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New Lithium-Ion Battery Tech Could Appear In Next Few Years

New battery technology is five years away, and always will be.

Well, that’s the impression you might get whenever new technology is announced. Some of it is very, very clever indeed, but much of it is only theoretical, and the rest has rarely been tested on suitably large scales.

Silicon nanoparticle battery tech currently under development at the University of Southern California (USC) really could be only a few years away, should everything go to plan.

Most recent battery technology developments have focused on improving the materials used in the anode and cathode.

The easier you can get lithium ions to diffuse in and out of the anodes and cathodes, the faster a battery can be charged. The more ions you can store, the more charge you can store, and the better the materials, the longer the battery will last before performance degrades.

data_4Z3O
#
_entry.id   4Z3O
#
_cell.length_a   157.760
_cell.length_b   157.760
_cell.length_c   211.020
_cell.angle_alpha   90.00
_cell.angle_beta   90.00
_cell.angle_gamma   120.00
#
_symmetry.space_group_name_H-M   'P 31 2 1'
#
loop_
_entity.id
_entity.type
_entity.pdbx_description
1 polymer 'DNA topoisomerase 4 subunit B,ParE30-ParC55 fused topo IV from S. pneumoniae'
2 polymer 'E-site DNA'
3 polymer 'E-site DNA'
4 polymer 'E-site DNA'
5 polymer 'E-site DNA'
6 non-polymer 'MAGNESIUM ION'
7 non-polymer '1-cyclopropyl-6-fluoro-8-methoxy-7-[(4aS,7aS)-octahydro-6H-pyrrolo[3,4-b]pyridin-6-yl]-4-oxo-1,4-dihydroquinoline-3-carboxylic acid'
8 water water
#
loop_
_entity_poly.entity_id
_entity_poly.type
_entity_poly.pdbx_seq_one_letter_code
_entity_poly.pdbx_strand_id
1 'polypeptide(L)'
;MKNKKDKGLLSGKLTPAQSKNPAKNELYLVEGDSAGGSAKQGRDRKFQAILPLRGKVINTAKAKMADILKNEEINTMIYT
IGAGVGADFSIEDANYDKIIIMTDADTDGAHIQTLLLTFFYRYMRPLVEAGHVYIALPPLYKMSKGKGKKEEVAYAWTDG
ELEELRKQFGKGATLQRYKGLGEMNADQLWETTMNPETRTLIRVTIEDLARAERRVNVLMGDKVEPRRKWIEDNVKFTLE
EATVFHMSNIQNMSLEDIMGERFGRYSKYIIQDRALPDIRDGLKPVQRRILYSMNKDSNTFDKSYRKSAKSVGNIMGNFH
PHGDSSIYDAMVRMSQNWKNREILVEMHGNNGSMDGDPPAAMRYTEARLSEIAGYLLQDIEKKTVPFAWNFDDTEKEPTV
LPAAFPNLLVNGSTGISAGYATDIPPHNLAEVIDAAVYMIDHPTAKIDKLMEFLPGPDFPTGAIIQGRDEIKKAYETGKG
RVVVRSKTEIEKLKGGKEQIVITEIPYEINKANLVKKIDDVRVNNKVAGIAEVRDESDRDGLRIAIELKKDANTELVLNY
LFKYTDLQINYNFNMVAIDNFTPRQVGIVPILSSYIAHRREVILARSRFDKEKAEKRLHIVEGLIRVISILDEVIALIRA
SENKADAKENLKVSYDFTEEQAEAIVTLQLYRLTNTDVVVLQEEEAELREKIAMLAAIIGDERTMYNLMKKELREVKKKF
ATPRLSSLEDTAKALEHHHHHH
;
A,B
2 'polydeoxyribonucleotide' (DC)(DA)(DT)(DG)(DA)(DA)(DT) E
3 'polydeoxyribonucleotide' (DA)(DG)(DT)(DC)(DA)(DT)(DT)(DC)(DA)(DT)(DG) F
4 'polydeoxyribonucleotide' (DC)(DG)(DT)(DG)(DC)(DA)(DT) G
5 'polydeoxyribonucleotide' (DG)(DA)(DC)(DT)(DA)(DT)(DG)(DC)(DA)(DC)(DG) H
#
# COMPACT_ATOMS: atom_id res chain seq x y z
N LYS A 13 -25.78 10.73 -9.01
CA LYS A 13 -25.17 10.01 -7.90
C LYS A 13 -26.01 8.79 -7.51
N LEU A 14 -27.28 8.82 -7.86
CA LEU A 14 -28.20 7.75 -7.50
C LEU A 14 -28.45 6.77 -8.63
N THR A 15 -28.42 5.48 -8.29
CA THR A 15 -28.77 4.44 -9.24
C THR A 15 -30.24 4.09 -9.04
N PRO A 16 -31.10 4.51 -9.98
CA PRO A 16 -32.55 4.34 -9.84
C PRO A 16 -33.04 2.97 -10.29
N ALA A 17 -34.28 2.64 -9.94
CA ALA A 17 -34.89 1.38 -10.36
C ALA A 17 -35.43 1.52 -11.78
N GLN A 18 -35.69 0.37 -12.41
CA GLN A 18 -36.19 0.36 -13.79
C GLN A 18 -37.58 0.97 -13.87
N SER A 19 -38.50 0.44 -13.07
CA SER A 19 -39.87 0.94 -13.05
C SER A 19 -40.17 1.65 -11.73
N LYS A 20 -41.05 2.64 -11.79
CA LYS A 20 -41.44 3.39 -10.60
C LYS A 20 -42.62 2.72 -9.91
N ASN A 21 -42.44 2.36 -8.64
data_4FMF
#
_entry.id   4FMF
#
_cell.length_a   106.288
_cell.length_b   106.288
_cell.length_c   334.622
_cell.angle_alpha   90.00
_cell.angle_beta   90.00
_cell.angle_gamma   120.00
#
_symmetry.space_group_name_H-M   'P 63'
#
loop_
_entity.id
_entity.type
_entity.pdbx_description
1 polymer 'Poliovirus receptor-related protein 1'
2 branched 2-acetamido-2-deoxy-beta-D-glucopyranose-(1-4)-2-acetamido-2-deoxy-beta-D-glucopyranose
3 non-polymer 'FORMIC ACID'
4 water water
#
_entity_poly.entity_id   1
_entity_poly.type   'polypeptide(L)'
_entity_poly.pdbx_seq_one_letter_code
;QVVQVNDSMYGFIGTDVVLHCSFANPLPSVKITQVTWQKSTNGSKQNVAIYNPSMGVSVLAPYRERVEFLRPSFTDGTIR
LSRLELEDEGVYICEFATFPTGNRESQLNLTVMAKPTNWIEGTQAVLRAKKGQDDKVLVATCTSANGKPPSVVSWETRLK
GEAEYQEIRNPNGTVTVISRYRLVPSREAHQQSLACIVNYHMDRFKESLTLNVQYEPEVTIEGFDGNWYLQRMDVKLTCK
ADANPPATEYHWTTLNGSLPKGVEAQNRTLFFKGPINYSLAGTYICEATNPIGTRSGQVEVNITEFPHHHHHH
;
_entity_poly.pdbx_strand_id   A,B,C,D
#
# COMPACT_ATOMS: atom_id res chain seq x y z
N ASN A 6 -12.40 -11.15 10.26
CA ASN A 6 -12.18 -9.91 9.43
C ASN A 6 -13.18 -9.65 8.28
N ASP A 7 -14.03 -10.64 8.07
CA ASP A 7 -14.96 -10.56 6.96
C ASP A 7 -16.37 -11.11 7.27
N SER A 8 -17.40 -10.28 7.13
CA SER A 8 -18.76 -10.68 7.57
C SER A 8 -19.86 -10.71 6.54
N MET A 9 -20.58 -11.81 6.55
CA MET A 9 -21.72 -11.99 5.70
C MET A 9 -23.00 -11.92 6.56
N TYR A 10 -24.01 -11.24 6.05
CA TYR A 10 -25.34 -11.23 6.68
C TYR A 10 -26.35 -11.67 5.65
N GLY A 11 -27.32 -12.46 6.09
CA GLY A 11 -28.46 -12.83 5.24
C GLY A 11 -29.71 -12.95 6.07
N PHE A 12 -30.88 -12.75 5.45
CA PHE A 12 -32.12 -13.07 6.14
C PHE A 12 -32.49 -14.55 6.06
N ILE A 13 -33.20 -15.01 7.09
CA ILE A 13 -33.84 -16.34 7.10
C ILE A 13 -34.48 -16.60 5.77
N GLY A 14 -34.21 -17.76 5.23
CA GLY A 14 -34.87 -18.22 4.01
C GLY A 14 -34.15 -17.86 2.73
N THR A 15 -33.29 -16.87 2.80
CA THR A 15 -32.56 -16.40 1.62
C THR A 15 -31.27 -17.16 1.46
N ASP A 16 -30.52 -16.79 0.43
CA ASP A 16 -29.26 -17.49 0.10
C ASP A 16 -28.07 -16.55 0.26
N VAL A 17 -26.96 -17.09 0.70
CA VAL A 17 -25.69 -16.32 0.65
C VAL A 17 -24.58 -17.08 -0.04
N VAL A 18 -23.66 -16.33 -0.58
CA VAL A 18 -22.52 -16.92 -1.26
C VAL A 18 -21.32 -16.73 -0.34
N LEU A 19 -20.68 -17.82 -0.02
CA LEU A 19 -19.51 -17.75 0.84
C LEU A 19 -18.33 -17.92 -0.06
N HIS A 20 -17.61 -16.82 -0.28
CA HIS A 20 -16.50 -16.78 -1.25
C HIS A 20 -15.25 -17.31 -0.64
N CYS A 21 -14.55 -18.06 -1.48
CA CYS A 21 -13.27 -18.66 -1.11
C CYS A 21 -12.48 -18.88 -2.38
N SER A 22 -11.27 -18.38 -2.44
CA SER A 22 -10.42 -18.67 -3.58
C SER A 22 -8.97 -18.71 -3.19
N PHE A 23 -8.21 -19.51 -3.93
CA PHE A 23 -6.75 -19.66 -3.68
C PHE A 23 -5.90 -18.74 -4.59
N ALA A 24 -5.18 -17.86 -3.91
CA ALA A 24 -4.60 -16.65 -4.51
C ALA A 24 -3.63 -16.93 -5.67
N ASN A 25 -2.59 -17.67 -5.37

Recent developments in this area include the discovery of lithium accumulation in current batteries, and egg-like nanoparticles for storing more lithium ions.

USC’s new tech, led by professor Chongwu Zhou, replaces traditional graphite anodes with a design using porous silicon nanoparticles.

Silicon is attractive for its low cost and high potential capacity, but previous experiments have seen particles break during charging and discharging. The new particles have been etched with pores, allowing them to stretch, and letting lithium ions to diffuse in and out of the battery more efficiently.

These new designs have lasted 2,000 charge and discharge cycles in testing, but their main benefits are speed and capacity.
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